Neonicotinoids (a pesticide) makes bees sleep in the day

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Bee covered in pollen

Neonicotinoids used in pesticides makes bees sleep in the day and it makes them go out at night when flowers are not open to be pollinated. Bees are a major and critical pollinator. The numbers have declined significantly. The reason? Habitat loss, climate change, greater vulnerablility to disease, parasites and pesticide use such as the one mentioned.

Bee covered in pollen

Bee covered in pollen. Image by PublicDomainPictures from Pixabay

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Neonicotinoids had been largely banned under European Union regulations but the UK government allows its use on sugar beet. Research at Bristol University, published in Scientific Reports and iScience has found that this pesticide disrupts the circadian rhythms of honeybees and their sleep. The chemical also makes it harder for bees to sleep thus reducing their total amount of sleep and the number of sleep sessions.

Individual and average actogram activity graph [an activity graph] profiles show that honey bees that ingested neonicotinoids delayed termination of their active period well into the dark phase following lights off, and increased their activity at night. – study author of Neonicotinoids disrupt circadian rhythms and sleep in honey bees.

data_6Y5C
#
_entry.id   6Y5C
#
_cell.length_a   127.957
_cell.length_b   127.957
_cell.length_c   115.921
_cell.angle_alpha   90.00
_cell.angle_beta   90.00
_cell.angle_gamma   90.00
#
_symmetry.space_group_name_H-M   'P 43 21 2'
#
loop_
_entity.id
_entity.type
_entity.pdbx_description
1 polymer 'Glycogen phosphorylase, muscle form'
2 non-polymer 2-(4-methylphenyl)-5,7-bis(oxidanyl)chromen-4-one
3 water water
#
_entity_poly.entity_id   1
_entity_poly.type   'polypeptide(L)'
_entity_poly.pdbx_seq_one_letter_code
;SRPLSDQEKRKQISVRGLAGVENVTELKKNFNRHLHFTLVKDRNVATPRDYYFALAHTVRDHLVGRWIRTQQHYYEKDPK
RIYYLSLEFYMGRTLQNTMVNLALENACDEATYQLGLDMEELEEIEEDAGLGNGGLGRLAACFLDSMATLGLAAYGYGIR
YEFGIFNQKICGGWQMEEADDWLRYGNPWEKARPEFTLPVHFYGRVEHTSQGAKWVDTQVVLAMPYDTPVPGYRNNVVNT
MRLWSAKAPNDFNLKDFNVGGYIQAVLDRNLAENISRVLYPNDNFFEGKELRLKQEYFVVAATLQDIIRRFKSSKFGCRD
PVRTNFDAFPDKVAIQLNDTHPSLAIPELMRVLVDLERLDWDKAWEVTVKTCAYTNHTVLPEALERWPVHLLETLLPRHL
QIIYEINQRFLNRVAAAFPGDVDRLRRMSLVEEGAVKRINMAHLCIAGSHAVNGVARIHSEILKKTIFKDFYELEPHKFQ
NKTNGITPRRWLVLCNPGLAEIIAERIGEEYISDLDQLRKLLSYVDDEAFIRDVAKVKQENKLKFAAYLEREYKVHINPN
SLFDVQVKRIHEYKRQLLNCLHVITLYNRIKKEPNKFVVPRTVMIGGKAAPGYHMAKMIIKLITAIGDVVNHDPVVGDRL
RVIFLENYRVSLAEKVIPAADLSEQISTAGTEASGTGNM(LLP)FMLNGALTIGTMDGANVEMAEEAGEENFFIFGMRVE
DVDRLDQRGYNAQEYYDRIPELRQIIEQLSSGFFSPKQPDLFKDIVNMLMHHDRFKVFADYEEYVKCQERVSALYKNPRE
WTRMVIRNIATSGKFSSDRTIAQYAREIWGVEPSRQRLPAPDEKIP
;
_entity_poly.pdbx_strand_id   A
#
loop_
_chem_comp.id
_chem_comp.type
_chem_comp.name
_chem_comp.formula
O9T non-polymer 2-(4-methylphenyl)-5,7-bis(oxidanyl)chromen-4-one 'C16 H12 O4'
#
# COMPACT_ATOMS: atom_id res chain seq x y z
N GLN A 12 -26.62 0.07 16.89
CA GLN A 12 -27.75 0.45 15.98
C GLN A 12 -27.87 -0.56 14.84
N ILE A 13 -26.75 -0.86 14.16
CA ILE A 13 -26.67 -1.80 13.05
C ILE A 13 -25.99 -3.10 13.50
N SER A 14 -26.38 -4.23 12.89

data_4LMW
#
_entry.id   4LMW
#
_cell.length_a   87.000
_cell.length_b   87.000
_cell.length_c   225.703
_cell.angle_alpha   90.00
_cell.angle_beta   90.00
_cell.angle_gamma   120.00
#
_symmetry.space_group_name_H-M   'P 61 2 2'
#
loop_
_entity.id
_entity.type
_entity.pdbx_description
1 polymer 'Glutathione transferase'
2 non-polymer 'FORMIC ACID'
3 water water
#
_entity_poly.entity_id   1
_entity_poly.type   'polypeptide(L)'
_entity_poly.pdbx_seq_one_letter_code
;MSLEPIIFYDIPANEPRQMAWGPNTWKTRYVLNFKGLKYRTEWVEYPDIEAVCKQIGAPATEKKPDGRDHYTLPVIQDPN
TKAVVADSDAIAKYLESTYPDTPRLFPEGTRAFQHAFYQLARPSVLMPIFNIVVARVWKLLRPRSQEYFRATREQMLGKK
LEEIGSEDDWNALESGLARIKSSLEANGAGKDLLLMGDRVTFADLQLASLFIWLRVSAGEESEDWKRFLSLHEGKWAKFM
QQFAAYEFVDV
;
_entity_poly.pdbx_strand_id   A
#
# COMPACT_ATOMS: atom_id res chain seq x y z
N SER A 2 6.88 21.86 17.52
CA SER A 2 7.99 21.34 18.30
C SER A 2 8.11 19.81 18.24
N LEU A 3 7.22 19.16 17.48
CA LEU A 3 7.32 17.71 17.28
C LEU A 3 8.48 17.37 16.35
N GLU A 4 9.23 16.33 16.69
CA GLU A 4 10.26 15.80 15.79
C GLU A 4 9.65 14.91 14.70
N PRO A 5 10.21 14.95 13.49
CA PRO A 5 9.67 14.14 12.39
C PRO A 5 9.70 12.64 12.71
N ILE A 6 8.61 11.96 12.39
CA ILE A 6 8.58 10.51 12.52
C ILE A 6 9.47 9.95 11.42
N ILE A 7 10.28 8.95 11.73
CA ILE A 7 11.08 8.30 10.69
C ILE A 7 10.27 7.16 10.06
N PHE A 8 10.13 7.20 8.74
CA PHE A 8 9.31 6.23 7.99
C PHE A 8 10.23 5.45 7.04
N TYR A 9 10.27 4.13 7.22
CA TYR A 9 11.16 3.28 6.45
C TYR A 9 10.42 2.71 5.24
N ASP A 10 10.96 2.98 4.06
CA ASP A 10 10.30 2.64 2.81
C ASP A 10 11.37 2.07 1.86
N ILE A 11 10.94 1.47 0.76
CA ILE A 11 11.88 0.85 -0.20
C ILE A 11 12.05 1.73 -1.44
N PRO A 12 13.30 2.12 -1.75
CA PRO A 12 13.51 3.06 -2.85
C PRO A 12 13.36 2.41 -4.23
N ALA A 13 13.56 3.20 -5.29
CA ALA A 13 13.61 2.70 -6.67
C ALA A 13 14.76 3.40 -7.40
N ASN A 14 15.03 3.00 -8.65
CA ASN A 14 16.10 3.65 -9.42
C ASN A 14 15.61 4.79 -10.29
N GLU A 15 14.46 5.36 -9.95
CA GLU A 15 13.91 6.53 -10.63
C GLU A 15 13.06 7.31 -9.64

The Independent newspaper tells me that this pesticide can kill bees. The UK government had pledged to restrict its use. Following lobbying by the National Farmers’ Union and British Sugar a pesticide containing neonicotinoid thiamethoxam was allowed for emergency use on sugar beet seeds in 2021 because of a threat by a virus.

It is seen as a regressive step by the chief executive of Buglife an invertebrate conservation group. They believe that the pesticide would destroy wildflowers and add to an “onslaught” on insects currently suffered by them. Further, there’s been no action to prevent pollution of rivers with insecticides sprayed onto sugar beet. Nothing has changed since 2018, so environmental damage continues without intervention by the government.

Defra said that emergency authorisations such as this are only granted in exceptional circumstances where the disease or pest can’t be controlled in any other way by reasonable means. They also said that “protecting pollinators is a priority for this government”. Comment: that doesn’t seem to be the case does it? It looks as though lobbying by a big company has undermined conservation of the bee and there is a pressing need to protect the bee because of declines in numbers for the reasons mentioned and the bee’s restricted ability to pollinate because of neonicotinoids which continues to be authorised.